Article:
Catenary Construction tackles projects of all sizes — everything from big box retail stores to luxury apartment complexes to large senior living centers to hospitals and more.
One of the keys to the success of any equipment dealership is insight into its customers' needs. To illustrate: Western New York's Admar Supply Company, because of a long relationship with local firm Catenary Construction, knew they were beginning to question their traditional methods for handling construction layout. So when Catenary became intrigued with the promise a Topcon LN-100 layout navigator held, Admar's sales team immediately knew two things: that the contractor was an ideal candidate for that solution and that they would soon be dramatically changing the nature of their layout operation. Admar was right on both counts.
More Than Restore
In addition to its reputation as one of Western New York's premier renovation and restoration specialists, Catenary Construction frequently subcontracts to area construction managers and general contractors. In that particular role, the Rochester-N.Y.-based company tackles projects of all sizes — everything from big box retail stores to luxury apartment complexes to large senior living centers to hospitals and more.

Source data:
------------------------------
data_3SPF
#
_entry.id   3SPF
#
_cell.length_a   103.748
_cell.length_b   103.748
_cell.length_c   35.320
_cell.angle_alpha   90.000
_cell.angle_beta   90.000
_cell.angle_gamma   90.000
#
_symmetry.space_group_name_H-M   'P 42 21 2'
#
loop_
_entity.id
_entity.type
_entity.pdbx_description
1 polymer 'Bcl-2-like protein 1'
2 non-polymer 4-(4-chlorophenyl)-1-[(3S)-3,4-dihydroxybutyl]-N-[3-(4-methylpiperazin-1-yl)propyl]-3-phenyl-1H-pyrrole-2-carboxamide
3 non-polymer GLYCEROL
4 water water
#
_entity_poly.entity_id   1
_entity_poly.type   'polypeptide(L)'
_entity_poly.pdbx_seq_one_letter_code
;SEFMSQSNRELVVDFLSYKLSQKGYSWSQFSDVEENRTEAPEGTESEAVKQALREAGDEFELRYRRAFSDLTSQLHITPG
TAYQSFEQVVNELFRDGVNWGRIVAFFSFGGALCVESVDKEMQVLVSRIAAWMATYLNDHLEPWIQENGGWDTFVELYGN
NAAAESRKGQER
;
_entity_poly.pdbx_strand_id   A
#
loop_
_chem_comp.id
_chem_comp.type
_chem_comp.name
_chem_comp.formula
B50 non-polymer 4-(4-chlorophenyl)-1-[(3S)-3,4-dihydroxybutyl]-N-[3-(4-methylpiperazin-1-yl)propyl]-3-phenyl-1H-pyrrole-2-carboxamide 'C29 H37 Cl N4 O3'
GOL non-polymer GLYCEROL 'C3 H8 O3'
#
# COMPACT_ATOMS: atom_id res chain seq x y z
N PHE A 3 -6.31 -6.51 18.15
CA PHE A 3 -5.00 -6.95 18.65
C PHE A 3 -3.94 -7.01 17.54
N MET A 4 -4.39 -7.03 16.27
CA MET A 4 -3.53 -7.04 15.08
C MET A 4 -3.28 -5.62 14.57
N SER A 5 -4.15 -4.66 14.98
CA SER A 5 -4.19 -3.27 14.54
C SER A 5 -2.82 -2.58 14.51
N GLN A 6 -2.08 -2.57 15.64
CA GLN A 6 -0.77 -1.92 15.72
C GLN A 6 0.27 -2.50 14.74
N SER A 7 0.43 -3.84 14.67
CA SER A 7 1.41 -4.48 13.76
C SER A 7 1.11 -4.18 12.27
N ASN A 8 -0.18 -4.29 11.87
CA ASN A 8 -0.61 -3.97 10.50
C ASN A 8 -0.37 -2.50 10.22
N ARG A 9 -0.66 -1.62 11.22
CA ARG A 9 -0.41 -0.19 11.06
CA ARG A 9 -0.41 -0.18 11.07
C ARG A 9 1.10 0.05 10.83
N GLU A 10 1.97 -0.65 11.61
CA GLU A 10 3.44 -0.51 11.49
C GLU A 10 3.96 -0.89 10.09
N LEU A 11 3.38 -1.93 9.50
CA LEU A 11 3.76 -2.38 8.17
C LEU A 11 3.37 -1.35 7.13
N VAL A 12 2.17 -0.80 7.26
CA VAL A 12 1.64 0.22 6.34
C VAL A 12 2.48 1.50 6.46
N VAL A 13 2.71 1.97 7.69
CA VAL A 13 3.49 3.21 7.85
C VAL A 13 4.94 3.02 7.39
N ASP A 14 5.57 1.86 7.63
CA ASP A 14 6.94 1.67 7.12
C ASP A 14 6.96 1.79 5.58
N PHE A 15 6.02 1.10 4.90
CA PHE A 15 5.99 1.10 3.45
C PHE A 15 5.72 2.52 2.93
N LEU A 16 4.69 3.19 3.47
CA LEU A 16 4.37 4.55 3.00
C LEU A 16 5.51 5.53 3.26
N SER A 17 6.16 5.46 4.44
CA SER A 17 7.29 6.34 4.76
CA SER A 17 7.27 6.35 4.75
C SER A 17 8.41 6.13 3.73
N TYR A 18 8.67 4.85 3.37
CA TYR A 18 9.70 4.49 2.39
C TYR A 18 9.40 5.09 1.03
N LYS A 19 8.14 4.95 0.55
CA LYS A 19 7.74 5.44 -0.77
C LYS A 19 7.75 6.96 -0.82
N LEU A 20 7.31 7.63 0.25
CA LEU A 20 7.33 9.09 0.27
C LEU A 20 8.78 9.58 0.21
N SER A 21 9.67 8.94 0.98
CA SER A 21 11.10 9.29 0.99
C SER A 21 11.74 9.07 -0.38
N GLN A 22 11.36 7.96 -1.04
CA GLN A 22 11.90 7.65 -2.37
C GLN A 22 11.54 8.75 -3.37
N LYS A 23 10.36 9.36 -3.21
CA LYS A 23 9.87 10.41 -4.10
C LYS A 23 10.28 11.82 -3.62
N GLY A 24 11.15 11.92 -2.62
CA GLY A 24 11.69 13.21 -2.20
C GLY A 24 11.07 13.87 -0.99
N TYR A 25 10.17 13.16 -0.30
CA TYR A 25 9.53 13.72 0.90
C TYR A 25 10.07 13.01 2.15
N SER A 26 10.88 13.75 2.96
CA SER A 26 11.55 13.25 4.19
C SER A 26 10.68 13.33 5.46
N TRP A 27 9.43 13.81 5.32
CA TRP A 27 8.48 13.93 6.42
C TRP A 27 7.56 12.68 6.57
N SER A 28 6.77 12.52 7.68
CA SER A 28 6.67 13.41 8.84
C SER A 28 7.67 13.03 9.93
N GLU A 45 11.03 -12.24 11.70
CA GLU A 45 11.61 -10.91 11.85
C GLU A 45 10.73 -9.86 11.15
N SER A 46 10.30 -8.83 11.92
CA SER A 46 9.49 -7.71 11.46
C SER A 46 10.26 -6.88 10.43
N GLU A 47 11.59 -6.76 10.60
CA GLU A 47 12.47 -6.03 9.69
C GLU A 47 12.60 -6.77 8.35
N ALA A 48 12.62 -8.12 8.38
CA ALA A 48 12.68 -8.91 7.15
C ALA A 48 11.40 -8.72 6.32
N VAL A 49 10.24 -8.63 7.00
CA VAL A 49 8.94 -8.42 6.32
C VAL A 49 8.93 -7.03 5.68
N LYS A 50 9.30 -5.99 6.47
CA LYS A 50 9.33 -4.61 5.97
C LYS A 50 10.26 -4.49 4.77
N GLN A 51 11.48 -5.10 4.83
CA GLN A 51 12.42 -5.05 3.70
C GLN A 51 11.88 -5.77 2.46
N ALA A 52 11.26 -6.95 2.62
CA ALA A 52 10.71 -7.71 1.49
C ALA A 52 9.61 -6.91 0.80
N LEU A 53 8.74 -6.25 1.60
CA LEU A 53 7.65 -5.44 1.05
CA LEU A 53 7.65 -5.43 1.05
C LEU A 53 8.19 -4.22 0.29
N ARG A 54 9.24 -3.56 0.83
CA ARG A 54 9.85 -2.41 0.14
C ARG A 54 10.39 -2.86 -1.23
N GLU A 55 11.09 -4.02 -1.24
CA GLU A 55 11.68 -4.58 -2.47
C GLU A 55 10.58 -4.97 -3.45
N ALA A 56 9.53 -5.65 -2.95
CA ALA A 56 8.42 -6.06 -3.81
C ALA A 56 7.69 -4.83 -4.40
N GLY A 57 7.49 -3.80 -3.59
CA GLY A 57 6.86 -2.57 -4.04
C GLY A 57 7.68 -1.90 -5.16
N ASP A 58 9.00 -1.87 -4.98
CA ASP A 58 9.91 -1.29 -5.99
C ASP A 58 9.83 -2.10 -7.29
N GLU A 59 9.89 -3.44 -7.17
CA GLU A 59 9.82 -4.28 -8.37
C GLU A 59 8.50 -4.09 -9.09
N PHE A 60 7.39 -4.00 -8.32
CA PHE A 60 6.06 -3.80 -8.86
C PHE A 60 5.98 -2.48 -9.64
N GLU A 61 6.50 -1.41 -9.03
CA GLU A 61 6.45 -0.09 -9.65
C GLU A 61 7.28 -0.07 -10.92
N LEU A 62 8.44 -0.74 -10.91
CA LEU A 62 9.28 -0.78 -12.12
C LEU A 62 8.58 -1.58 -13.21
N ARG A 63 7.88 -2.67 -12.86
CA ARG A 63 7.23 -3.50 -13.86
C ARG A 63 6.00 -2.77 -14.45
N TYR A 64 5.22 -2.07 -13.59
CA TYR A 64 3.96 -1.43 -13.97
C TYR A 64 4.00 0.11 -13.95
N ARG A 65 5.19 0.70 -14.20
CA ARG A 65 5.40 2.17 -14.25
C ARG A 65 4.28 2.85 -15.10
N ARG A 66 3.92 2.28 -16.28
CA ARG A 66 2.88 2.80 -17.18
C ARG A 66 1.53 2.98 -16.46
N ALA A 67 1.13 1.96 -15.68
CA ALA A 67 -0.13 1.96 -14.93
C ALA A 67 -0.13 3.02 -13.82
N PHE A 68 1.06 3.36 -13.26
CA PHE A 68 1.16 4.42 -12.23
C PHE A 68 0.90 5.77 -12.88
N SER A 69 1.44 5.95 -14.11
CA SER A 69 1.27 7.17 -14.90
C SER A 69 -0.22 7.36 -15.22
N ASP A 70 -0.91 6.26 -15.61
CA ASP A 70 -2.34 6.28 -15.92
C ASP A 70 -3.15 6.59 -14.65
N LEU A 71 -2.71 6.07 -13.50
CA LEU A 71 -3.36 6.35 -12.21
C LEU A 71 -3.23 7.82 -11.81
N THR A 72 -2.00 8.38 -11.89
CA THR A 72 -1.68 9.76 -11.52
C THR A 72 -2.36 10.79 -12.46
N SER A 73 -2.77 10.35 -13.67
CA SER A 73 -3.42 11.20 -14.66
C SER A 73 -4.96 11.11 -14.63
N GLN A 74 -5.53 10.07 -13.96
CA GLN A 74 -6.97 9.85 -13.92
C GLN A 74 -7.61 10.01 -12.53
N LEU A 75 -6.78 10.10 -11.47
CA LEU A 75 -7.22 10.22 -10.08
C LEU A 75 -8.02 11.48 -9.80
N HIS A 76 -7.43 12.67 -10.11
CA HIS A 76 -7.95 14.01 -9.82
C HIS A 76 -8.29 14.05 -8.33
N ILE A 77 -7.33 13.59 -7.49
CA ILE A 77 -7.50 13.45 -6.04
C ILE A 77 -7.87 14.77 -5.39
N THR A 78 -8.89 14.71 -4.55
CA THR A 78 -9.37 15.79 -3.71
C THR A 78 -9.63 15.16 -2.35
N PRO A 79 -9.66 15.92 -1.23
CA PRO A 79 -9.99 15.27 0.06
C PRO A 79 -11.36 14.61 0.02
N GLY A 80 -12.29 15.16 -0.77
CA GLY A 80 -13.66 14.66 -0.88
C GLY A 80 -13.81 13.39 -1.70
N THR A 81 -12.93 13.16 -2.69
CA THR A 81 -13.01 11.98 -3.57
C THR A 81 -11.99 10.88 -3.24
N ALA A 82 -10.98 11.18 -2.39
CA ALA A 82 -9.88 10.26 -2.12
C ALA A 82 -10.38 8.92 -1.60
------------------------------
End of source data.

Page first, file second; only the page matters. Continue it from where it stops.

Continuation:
“We focus our new construction efforts in the areas of concrete and masonry,” said Billy Farmer, Catenary's vice president. “Our concrete services include the building and pouring of foundations, the construction of poured concrete walls, and the installation of concrete slabs. On the masonry side, we work with a range of materials including block/CMU, brick, stone, stucco and precast. My father founded the company with the intent of being the best at what we do and he's seen Catenary grow into one of the area's top firms of its type.”
In addition to its restoration, concrete and masonry work, Catenary also is the go-to source for a wide range of protective services designed to extend the life of the work it completes. These include the application of coatings and sealants, as well as caulking, waterproofing and more.
What Happens in Vegas . . .
For decades now, Catenary has relied upon traditional layout techniques for work on new construction foundations and structural bearing plates, and probably would still be doing so were it not for that trade show visit this year.
“My foremen were aware of some of the available technology that could help us with layout,” said Farmer. “Up to that point, we'd been relying upon a crew of two men going out, setting hubs, using string lines and pulling tape. So we went to World of Concrete and talked to some of the companies offering layout solutions. When we got to the Topcon area, we sat down with Greg Downing, Admar's general manager who was working alongside Topcon personnel, and he proceeded to tell us about the LN-100 layout navigator from Topcon Positioning Systems.”
Farmer and his team were told that the LN-100 was the result of Topcon blending its self-leveling laser and robotic total station technologies. The net result was a new, simpler way to perform construction and BIM layout. Instead of the laborious methodology upon which they'd relied for so long, they could now simply position and turn on the layout navigator to self-level and connect, automatically, controlling the instrument using MAGNET Field data collection software and a Topcon FC-5000 data collector.